More on diesel
I'm not a math whiz, but the higher price of diesel, is clearly counteracting the financial benefits of the increased fuel economy.
That is true. As cowboyind points out, this is a temporary thing. Diesel prices always go up when it gets colder because there is so much more demand for it: cars, trucks, and locomotives use more fuel when it's cold out; home heating oil is essentially diesel; and even airlines use more because people are traveling for the North American winter holidays (Canadian Thanksgiving is pushing "winter" a little bit, but U.S. Thanksgiving and Christmas certainly meet the test). But this price trend is not at all typical. And, though I'm not much of a conspiracy theorist, it would not surprise me in the least if people in the White House called a few of their buddies in the business and asked them to refine more gasoline to drive down the price and keep us proles quiet.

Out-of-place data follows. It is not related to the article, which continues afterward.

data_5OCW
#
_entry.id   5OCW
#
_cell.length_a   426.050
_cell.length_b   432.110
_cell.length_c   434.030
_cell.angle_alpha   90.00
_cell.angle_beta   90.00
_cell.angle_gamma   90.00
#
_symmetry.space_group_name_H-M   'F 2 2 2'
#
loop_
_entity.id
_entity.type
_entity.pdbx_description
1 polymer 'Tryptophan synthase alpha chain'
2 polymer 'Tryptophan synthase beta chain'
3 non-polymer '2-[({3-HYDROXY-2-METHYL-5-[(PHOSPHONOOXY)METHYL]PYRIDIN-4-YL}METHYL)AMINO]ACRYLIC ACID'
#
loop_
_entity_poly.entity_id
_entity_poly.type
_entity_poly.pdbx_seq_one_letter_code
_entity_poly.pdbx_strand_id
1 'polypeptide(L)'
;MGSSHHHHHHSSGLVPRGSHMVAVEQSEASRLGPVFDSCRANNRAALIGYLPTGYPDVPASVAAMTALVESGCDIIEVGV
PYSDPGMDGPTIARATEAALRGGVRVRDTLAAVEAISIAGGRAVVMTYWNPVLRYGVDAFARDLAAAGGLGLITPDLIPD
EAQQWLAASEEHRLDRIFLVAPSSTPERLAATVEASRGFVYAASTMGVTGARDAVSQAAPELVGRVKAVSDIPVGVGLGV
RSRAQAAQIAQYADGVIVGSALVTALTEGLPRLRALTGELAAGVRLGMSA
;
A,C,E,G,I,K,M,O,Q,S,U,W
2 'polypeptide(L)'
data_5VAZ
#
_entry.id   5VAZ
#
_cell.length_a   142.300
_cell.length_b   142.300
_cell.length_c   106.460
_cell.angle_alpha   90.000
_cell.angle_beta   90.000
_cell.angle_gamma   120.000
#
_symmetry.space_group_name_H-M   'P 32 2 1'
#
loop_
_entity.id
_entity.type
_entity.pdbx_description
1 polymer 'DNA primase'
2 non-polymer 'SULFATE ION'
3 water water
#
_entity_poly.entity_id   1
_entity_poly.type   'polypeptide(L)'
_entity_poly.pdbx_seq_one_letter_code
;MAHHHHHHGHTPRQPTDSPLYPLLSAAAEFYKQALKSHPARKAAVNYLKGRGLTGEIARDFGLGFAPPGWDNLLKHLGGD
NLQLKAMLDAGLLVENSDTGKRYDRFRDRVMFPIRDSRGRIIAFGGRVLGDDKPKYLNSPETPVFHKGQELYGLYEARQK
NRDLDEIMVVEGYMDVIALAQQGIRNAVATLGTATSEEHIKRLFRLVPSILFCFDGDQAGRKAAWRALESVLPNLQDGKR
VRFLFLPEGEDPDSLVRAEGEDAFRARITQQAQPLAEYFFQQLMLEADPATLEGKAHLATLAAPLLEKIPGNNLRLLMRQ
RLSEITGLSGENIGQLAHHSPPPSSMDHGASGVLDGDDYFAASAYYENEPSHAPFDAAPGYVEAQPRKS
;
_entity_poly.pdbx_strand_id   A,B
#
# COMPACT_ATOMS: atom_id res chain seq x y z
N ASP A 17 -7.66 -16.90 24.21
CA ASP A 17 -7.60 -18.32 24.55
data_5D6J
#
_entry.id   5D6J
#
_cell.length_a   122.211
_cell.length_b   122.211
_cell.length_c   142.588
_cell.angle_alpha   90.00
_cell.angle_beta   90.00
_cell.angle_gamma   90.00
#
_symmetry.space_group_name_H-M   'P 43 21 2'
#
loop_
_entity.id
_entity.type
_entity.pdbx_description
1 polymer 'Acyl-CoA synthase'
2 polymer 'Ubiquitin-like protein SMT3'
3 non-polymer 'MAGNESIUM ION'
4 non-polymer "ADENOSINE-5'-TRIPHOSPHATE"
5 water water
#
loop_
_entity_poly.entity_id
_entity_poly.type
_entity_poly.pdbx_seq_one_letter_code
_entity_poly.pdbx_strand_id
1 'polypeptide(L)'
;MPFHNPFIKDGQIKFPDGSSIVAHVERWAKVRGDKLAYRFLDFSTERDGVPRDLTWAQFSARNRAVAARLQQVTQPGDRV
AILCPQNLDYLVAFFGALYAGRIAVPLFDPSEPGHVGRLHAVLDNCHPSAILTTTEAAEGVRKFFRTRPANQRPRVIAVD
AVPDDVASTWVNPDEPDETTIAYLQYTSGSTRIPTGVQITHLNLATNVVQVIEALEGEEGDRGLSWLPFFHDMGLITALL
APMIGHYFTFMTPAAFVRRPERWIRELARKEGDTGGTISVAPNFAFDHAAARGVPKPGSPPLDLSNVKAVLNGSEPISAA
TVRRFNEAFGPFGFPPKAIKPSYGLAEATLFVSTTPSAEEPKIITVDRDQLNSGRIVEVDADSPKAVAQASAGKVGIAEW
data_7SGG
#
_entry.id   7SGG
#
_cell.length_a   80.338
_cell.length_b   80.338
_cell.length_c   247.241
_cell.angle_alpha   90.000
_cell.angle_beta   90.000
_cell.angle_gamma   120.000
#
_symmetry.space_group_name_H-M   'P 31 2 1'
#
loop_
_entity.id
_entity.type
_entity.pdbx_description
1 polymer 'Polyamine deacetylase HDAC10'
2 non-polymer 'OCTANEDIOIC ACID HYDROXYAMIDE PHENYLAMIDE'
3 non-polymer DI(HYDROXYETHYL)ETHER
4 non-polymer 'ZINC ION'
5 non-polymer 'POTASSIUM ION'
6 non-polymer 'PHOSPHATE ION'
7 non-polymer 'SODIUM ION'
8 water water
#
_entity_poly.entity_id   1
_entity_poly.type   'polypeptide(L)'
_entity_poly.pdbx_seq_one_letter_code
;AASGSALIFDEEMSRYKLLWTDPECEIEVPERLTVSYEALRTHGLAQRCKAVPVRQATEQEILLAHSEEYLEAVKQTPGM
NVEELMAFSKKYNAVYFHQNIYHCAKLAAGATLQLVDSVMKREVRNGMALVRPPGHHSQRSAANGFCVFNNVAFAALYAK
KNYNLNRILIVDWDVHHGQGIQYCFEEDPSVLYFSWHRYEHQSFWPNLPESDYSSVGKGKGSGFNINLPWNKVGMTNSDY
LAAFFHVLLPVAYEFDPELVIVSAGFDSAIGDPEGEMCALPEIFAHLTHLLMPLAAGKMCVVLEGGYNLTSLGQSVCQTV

Someone in another forum on another site did the math and figured that, at today's unleaded and diesel prices, a gasoline-fueled car getting 38 mpg highway would cost the same to run as a diesel getting around 50 mpg highway. But that is now. With the price of diesel the same as that of unleaded, the 50% better mileage I get on my diesel compared to a gasoline-engine VW provides a relatively quick payback.